Given the following code:
int *a = NULL; a = calloc(1, sizeof(*a)); printf("%d\n", a); a = realloc(a, 0); printf("%d\n", a); return (0);
Is this realloc equivalent to a free ?
NOTE: I am using MinGW under WindowsXP.
It often does as with the link that munissor posted, but the Mac OS 10.5 man page says:
What is a "minimum sized object"? Well, any allocator stores some information about the allocations, and that takes space which is often allotted in addition to the space reserved for the user. Presumably a "minimum sized object" is just one of these headers plus zero bytes of space reserved for the user.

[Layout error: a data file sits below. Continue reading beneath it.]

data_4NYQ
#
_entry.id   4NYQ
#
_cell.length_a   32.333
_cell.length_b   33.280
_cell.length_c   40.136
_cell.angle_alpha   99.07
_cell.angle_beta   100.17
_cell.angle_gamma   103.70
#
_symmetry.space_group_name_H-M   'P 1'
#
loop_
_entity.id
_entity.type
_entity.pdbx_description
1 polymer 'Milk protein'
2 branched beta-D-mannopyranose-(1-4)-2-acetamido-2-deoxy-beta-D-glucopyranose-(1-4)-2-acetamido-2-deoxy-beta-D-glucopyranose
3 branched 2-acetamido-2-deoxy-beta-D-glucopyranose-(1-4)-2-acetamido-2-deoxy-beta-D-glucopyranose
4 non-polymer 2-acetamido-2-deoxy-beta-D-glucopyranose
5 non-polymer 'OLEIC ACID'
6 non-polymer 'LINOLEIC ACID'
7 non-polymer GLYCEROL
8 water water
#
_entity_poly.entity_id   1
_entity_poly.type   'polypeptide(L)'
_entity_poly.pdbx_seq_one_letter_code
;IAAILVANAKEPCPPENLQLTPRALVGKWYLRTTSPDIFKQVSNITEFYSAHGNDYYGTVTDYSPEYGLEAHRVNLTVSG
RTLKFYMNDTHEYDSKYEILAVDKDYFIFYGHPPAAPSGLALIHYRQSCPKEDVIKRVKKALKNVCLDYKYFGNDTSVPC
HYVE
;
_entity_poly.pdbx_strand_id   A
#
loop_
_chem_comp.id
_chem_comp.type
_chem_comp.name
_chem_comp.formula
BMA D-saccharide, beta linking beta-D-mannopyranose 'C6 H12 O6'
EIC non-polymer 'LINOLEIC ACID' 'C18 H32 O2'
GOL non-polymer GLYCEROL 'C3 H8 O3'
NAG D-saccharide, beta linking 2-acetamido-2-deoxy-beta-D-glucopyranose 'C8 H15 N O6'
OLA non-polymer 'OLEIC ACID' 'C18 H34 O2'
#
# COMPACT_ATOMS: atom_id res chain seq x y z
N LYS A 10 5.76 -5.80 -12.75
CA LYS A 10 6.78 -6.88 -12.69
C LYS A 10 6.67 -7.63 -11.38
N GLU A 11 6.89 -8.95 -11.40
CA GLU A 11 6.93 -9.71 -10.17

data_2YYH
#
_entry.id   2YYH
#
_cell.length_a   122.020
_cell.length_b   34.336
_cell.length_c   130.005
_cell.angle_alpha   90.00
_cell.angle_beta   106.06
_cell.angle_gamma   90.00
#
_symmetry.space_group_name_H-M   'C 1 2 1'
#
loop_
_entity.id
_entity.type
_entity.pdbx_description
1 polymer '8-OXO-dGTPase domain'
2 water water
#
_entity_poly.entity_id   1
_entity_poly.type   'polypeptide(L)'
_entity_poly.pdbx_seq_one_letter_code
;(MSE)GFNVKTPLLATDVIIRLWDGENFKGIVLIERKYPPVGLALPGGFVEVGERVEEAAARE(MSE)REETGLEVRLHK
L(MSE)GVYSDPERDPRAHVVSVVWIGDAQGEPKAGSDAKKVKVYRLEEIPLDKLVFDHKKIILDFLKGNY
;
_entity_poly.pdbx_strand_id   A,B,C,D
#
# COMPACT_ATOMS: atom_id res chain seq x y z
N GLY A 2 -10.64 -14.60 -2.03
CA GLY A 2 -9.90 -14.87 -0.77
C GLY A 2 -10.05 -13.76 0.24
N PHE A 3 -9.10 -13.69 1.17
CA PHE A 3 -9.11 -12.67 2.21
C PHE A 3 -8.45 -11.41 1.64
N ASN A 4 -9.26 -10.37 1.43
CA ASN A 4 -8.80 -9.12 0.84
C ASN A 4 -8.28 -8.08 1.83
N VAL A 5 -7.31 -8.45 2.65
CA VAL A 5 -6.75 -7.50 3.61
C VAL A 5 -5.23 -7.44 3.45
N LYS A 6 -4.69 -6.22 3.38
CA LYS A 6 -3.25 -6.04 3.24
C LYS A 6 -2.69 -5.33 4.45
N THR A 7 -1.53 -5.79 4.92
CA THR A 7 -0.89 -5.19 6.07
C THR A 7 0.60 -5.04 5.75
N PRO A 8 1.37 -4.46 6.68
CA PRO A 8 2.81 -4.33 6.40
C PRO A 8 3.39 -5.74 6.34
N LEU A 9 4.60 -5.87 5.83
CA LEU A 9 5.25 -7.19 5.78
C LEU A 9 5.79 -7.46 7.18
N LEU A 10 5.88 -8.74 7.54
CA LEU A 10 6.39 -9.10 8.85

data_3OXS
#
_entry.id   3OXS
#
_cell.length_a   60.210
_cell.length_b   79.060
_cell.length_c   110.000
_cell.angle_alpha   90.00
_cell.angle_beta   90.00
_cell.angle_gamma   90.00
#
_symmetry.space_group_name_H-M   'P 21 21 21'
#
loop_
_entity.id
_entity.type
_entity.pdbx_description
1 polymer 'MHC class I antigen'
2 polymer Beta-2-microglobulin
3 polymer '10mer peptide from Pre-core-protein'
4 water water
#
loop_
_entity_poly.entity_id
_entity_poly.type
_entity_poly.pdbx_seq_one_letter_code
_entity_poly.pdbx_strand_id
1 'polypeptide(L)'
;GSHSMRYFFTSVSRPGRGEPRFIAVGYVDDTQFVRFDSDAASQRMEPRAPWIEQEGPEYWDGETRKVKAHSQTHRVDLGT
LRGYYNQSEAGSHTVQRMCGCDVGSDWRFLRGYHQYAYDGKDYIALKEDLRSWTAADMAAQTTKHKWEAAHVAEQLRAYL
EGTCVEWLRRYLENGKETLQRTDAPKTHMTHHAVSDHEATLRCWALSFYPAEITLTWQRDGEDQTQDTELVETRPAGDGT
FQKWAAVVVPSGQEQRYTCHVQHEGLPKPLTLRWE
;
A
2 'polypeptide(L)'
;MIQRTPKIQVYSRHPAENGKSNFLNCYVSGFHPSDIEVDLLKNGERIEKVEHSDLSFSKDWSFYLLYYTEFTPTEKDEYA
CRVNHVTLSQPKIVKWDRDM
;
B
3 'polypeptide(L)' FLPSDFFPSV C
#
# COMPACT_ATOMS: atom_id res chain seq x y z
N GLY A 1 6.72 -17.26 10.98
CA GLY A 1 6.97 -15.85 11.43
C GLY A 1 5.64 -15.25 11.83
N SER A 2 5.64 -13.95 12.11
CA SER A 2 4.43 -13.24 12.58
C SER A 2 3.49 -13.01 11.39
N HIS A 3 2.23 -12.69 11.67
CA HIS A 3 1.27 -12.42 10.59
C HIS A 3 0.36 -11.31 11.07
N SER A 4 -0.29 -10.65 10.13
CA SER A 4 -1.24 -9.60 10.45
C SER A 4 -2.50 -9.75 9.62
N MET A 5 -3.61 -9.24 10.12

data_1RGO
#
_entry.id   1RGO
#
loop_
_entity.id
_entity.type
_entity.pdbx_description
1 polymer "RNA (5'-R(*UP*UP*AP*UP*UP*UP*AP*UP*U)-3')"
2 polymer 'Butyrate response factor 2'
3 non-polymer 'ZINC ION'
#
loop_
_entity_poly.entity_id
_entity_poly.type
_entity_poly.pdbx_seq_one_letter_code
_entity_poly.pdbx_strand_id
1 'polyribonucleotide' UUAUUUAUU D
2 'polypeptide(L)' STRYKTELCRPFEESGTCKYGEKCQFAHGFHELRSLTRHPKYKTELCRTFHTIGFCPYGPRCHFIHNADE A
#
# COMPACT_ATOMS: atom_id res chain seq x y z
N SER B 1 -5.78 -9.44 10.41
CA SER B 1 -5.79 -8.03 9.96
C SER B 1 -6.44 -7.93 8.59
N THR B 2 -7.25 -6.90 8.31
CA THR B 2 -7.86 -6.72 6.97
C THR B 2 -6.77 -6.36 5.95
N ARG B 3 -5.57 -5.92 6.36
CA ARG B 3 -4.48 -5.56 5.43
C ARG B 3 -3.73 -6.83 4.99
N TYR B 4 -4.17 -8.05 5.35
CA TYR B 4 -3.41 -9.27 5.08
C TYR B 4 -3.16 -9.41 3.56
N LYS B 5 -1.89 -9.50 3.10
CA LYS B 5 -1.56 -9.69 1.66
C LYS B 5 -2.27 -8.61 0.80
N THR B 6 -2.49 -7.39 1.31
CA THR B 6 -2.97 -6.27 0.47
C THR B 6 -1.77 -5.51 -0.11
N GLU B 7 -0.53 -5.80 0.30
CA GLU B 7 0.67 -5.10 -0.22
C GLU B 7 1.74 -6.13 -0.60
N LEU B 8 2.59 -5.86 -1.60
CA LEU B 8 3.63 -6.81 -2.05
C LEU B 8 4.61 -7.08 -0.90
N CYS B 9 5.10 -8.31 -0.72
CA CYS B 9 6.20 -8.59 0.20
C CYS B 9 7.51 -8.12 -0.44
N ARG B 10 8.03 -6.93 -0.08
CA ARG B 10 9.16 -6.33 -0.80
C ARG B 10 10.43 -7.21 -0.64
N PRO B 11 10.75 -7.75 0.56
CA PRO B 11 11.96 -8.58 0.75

I would guess that this provision is present to support implementations that existed at the time of standardization, and that those implementations are useful for debugging allocation behavior.
To address Jonathan's comments
Consider the difference between
With a sane implementation of
Certainly this example is contrived and it relies on understanding what is meant by "minimum sized object", but I think that text allows it.
In short, if you mean
It may or may not be equivalent to calling
From the C99 standard (§7.20.3/1):
That applies to all of the memory management functions, including
The C99 standard §188.8.131.52 (realloc) says:
This clearly states that the old object is deallocated (freed). The return value might be a null pointer, or it might be a value as specified in the general notes for §7.20.3:
Either way, you cannot dereference the value returned: it could be used as an argument to